Great to see James Douglas up there with some of the biggest names in fiction. I knew it had been doing well because it was pretty high up in the Waterstone's thriller chart, rubbing shoulders with Lee Child, James Patterson and John Le Carre, which is fantastic. It gave me a real thrill to be in the same league as Tinker, Tailor, Soldier, Spy, because Mr Le Carre (aka David Cornwell and dad of my friend Tim) wrote me a letter full of encouragement when I sent him a proof copy of Caligula.

Stan loved my idea for a third Jamie Saintclair book, and I'm now putting together some thoughts for a fourth.

I've already put together a detailed plan for a further three Valerius novels. Avenger of Rome leaves him perfectly placed for The Year of the Four Emperors, in AD 69, when the Empire was torn apart by civil war and which provides the plots for two of the books. There are three possibilities for the third of the trilogy, but I especially like the one that allows me to finally reveal what happened to Rufus and Bersheba at the end of The Emperor's Elephant. Of course, it all depends on my publishers and how well they think Hero of Rome and Defender of Rome have done, but Valerius is growing in character with every book and I'd like to take him as far as I can.

We also talked about how e-books will develop and Stan has some great ideas in that line, and we mulled over the possibility of branching out into non-fiction at some point, although finding the time would obviously be the biggest problem.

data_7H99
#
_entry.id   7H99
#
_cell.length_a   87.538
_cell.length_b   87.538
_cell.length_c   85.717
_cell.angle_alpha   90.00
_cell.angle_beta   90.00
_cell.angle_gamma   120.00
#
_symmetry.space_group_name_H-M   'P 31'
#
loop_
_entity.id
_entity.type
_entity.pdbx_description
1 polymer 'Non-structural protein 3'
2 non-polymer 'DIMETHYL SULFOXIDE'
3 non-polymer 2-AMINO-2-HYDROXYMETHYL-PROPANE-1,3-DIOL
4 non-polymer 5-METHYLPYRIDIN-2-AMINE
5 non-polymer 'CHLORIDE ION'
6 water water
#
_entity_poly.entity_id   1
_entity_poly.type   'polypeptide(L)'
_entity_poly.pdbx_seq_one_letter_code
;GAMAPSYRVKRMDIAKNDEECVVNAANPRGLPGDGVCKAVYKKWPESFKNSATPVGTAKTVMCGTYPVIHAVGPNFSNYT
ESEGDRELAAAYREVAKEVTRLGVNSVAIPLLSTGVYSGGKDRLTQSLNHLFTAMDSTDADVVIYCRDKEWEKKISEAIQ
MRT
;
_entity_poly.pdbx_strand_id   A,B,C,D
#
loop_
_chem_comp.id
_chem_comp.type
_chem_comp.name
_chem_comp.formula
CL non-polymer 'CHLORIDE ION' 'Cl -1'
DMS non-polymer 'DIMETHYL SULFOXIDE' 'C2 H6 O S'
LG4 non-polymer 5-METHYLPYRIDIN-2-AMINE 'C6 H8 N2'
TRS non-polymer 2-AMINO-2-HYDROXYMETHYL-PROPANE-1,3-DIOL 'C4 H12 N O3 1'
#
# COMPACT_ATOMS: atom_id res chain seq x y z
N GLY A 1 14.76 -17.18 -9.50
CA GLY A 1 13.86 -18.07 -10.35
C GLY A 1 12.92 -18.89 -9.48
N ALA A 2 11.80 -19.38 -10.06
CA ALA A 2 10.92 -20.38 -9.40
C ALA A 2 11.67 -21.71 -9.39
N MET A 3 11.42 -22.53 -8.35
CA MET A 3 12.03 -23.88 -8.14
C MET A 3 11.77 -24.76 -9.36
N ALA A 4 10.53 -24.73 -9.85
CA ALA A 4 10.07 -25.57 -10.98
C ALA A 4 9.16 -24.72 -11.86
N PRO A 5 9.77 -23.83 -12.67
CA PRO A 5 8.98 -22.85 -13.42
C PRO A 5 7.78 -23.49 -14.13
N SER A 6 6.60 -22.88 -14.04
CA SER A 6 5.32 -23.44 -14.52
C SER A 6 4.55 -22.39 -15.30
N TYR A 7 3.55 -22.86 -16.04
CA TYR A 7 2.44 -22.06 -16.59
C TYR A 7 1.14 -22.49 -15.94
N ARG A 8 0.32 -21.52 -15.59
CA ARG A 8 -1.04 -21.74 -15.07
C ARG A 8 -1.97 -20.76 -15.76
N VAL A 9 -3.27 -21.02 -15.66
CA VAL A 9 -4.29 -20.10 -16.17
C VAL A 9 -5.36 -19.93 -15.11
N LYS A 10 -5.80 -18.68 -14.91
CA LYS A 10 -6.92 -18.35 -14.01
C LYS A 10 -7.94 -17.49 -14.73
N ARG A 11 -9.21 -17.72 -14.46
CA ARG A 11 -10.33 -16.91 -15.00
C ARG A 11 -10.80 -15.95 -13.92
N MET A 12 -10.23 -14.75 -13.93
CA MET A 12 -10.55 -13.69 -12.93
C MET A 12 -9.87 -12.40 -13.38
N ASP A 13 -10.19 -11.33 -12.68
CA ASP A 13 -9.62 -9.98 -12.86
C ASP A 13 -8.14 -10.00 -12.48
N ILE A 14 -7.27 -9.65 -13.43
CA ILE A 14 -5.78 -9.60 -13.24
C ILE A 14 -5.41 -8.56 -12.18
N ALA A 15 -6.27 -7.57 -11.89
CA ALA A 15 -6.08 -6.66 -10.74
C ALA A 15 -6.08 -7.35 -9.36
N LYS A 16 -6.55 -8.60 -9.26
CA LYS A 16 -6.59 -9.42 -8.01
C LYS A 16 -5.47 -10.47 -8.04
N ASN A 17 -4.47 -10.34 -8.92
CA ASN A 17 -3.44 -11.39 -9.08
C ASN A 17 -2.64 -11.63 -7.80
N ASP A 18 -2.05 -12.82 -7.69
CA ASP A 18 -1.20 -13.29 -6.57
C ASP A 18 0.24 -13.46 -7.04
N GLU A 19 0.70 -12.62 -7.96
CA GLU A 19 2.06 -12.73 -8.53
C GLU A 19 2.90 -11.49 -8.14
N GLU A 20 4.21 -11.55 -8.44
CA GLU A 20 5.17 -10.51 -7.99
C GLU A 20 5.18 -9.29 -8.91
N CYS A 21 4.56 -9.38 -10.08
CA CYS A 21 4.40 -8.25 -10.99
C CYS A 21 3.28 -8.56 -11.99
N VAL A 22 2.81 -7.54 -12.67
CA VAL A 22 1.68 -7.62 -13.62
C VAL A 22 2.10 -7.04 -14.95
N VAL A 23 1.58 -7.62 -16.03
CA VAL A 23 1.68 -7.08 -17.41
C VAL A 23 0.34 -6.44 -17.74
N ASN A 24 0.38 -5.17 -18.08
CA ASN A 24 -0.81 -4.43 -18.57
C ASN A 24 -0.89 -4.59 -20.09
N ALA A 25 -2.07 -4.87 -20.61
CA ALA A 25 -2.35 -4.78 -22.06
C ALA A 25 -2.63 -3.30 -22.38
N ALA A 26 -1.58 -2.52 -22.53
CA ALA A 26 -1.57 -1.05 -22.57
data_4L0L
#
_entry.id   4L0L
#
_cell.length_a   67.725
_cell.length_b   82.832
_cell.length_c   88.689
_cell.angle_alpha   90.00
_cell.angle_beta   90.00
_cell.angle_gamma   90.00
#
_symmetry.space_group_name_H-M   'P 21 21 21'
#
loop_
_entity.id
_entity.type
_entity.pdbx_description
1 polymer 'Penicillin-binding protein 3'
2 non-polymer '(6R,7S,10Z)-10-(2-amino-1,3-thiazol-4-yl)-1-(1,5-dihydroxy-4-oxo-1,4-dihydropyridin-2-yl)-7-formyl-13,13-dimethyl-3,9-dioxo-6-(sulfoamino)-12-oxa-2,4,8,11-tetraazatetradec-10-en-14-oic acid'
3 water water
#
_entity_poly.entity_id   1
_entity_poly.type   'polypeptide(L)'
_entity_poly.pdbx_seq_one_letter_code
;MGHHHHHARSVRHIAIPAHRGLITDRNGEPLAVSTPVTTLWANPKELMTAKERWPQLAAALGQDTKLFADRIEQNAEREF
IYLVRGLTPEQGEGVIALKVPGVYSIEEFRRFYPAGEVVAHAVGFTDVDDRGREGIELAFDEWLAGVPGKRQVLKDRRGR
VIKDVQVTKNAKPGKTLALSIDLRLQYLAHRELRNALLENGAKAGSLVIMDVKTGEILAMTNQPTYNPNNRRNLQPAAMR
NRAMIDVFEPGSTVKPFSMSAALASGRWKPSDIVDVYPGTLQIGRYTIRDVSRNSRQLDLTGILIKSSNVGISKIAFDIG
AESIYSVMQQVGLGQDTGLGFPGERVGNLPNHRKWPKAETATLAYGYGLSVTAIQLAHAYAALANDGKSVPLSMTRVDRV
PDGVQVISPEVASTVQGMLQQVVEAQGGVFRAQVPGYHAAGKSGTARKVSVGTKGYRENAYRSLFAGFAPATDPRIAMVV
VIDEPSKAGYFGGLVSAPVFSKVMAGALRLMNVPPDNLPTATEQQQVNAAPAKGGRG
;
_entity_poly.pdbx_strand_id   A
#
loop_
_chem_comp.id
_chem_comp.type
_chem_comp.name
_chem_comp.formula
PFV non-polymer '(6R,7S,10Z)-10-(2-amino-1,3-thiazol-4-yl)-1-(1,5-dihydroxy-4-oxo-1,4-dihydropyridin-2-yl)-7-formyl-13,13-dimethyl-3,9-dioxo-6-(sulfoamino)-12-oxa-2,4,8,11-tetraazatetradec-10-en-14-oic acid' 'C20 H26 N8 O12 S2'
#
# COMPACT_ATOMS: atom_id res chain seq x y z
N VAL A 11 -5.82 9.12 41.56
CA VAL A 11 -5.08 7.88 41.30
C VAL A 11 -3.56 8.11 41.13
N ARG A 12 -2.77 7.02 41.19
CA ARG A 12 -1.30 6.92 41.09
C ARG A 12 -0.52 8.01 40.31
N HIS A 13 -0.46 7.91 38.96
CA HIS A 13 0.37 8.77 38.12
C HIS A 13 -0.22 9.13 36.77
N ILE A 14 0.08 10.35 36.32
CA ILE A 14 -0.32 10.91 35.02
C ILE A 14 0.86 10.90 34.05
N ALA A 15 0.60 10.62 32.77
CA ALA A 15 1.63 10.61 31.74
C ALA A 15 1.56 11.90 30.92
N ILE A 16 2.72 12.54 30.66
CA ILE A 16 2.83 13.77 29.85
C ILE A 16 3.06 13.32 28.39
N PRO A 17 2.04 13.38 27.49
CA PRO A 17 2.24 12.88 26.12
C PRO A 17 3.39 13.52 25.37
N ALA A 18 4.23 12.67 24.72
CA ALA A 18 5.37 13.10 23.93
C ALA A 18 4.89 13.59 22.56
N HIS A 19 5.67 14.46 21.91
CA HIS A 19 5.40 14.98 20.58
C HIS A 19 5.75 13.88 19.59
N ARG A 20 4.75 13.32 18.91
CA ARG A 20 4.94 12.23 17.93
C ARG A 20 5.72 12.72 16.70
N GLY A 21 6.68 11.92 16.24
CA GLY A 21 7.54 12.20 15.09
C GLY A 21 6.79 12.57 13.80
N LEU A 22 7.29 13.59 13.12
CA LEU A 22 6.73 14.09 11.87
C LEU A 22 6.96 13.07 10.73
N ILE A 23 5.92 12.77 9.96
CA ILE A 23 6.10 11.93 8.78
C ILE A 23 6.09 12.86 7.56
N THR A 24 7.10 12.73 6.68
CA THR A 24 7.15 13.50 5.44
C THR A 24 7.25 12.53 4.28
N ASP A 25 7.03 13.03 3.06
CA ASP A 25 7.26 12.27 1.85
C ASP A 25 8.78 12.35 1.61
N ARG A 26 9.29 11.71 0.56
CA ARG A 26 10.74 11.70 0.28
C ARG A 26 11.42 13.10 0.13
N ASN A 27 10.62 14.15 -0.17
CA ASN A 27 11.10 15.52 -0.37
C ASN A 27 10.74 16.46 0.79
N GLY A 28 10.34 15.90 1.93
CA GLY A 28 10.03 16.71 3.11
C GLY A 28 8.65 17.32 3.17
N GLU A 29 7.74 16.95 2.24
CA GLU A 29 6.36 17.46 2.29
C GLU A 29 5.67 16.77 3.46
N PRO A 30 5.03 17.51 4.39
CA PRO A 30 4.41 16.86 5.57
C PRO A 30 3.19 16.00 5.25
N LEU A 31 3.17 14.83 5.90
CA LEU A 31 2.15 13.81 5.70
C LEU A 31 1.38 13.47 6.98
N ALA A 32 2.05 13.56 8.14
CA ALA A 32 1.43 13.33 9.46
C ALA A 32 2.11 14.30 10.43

AND finally, I took part in a wonderful Write to be Published event at Stirling's Tollbooth on Sunday, when Bob McDevitt of Hachette and I talked about our experiences to an audience of writers, before Nicola Morgan gave a workshop. Nicola very kindly said I was a great example for any writer. I must bear that in mind when I get stuck into The Isis Covenant next week!

Sunday, 28 August 2011

The Invisible Man

Something occurred to me about The Doomsday Testament recently that gives me a lot of satisfaction as a writer, but that I hadn't realised when I was writing it. There's not a single line of physical description for one of the main characters.

He's not tall or short, fat or thin. His nose isn't blunt or long or sharp. His eyes never twinkle and they have no colour. He exists, but only in the reader's imagination.

It wasn't a conscious decision on my part, but it wasn't a mistake either. It's just that I was so comfortable in the character himself that I never needed to flesh him out. What he is, he is through his thoughts and his feelings, and what other people think, say about or see in him. We believe we know him, because when we first meet him he's part of a certain type of group, but singled out from it because he doesn't quite belong. I'd always wanted him to be an enigma, but I didn't realise just how successful I'd been.